The team defended the gesture for which they were penalized by explaining that it was intended to commemorate a friend of theirs who had been killed a week earlier. The Blaze reports:
After scoring what would have been the game’s winning touchdown — putting the team up 26-24 — Alex Schooley, along with his teammate Gavin Lovejoy, pointed their fingers toward the sky in a commemorative gesture for their friend, Dom Wilgus, 16, who was killed in a car accident the week earlier. It so happened Schooley had also been pallbearer at Wilgus’ funeral that very morning.
Still, the referee, unaware of the motivation behind the gesture, declared that the gesture was “excessive celebration.” Careful inspection of the video, however, reveals a gesture that is so minute it virtually goes unnoticed. The referee penalized the team, which gave the opposing team, Walsh Jesuit, field advantage that resulted in Walsh Jesuit scoring a 29-yard field goal to win the game.
Naturally, the penalty garnered outrage from parents and students alike, but the school’s athletic director Rich Venuto defended the official, asserting that he was simply doing his job.
“He had no idea and nor would he have and I don’t think the officials can bring in that type of emotion to what they call on the field,” said Venuto. “They have to call the game as they see it, that’s what their charge is according to the Ohio Athletic Association, and that what we would want them to do as administrators and athletic administrators.”
Venuto contends that the referee is fair in claiming that the team called too much attention to itself after the touchdown was scored, and sympathizes with the referee for all the criticism he has faced.
“His interpretation was that we called attention to ourselves after the touchdown was scored and during the celebration we did draw attention to ourselves and that is against the rules,” Venuto states.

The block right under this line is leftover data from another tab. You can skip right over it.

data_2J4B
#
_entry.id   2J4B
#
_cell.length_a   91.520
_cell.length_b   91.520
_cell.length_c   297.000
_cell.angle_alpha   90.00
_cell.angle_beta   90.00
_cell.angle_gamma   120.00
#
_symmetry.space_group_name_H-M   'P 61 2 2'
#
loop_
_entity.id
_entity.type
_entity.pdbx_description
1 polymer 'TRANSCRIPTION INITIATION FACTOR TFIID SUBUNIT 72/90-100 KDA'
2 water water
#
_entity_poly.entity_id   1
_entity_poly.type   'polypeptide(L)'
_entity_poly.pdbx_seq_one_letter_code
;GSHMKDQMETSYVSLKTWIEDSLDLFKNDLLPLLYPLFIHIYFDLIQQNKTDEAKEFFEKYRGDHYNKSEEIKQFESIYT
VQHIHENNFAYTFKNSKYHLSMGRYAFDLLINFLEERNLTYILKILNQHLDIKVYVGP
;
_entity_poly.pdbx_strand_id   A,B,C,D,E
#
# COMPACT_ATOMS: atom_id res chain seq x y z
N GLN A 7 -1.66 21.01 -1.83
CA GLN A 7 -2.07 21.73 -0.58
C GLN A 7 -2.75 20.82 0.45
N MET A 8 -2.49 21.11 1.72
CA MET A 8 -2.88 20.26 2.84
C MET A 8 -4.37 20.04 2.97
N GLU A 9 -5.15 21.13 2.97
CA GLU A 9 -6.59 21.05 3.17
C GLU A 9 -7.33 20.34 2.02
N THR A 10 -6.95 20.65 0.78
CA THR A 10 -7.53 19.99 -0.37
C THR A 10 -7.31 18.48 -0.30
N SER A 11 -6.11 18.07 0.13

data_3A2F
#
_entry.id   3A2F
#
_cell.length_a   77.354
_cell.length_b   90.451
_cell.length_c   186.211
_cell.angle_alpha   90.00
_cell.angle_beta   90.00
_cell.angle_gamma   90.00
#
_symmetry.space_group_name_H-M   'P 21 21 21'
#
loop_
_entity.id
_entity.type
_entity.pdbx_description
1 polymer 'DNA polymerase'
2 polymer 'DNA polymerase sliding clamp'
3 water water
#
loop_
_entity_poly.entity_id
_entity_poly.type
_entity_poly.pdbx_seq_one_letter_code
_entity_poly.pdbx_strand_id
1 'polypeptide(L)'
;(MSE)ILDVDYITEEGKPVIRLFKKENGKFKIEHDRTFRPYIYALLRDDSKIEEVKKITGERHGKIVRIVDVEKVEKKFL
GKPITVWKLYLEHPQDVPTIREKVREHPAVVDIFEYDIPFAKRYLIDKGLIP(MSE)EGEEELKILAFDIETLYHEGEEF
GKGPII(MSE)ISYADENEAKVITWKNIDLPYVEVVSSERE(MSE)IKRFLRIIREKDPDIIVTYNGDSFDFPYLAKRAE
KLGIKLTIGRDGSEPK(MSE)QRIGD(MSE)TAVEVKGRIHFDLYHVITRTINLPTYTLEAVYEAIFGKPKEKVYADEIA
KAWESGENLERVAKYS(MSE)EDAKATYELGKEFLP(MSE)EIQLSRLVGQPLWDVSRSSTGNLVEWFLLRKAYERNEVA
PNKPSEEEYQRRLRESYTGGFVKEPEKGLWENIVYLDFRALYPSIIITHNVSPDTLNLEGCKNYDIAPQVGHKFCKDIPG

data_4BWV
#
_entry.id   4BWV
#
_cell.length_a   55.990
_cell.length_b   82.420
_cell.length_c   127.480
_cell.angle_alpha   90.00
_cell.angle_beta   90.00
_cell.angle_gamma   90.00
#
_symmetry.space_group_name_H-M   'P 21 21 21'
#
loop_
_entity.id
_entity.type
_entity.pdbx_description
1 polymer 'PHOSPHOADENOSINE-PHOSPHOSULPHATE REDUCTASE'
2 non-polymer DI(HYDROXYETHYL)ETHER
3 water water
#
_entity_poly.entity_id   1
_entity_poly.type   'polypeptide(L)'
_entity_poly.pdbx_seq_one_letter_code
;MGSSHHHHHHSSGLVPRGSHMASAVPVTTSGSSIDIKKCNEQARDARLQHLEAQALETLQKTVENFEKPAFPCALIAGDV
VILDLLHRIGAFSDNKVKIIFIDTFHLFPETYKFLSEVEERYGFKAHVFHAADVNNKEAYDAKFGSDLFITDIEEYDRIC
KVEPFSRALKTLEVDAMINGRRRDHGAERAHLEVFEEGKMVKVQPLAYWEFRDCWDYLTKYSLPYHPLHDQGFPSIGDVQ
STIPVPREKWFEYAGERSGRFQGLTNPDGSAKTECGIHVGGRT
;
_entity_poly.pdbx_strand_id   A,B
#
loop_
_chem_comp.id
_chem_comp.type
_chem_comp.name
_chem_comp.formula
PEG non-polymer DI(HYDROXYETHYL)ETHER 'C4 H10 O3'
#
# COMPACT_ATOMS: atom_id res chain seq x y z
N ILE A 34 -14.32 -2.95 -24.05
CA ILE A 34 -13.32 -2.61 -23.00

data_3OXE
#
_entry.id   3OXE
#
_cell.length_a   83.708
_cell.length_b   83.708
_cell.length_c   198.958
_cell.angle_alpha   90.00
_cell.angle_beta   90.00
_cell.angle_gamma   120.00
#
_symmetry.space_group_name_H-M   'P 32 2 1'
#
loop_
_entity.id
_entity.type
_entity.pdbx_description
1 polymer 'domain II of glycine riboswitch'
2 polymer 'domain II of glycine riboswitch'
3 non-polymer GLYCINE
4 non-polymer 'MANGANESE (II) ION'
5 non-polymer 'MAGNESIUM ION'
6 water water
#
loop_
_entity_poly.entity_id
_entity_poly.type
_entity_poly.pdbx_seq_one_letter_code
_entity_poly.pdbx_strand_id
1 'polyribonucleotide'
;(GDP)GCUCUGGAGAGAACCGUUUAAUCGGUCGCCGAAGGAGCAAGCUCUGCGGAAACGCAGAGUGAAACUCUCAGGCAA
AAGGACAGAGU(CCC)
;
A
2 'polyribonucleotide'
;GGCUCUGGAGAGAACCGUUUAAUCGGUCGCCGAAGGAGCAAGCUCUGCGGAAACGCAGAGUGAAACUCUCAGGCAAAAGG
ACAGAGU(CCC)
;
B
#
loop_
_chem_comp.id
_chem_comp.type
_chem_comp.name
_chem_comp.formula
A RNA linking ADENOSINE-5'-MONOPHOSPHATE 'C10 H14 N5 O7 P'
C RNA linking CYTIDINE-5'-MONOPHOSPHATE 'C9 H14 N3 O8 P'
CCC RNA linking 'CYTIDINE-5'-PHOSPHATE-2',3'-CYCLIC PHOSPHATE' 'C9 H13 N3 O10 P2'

Additionally, Venuto asserts that the referee had made it clear that he would punish the players if they engaged in any behavior perceived to be attention-seeking.
“According to the National Federation of High Schools, you are not allowed to draw attention to yourself and, in fact, [the referee] even told me that he had asked our players not to do so, but then we did that again and that’s when he threw the flag,” said Venuto. “The gentleman who made the call is a very well known and respected official, someone we certainly hope has another one of our games this year because he has a great reputation.”
He continued, “The crew chief engaged me in conversation after the game and told me that this year the celebratory rule as far as drawing attention to yourself is a point of emphasis with the Ohio High School Athletic Association and at the rules interpretation meeting that the coaches and officials have to attend that was one of the things that was brought out, a very strong point so officials do not allow that to happen, so officials are looking out for that and rightfully so.”
Likewise, the Ohio High School Athletic Association continues to defend its decision. The Assistant Commissioner, Henry Zaborniac, said that the rules ban “any excessive or prolonged act by which a player attempts to focus attention upon himself.”
Many others disagree, however. Fans of the team contend that the gesture was both simple and dignified and could not, nor should not, be construed as celebratory or attention-seeking.
Venuto, who claims to sympathize with the fans, concludes, “I think that people’s emotions have spilled over and certainly I think unfairly for that official and the crew, and we don’t feel that way towards the official or the crew at all. You know what, we have benefited from calls in the past. This one we didn’t.”
The grandfather of one of the players on the team defended the players’ gestures, saying it was “a simple gesture to heaven” paying homage to a friend.
Even in the NFL, however, players have been fined for such a thing. When Pittsburgh Steelers safety Ryan Clark drew the number 21 in his eye black as a tribute to his former teammate Sean Taylor in 2008, he was fined $5,000.
Similarly, when Chad Ochocinco planned to wear the jersey of Chris Henry of the Cincinnati Bengals after he passed away, the league warned that he would be fined.
Still, this is high school football. The scene is reminiscent of one that took place in December of last year at Turnwater High School, when the running back for the football team, Ronnie Hastie, received a penalty flag for pointing to the heavens after scoring a touchdown.
Hastie indicated that it was a gesture he always performed after scoring, and typically lasted one to two seconds long, but the referee claimed Hastie violated the rules of sportsmanship by drawing attention to himself. To that, Hastie was surprised and explained, “That wasn’t the point [of the gesture], so I guess I was a little confused. I do that to give glory to my heavenly father, Jesus. He gives me strength. He’s the one who gives me these abilities in the first place.”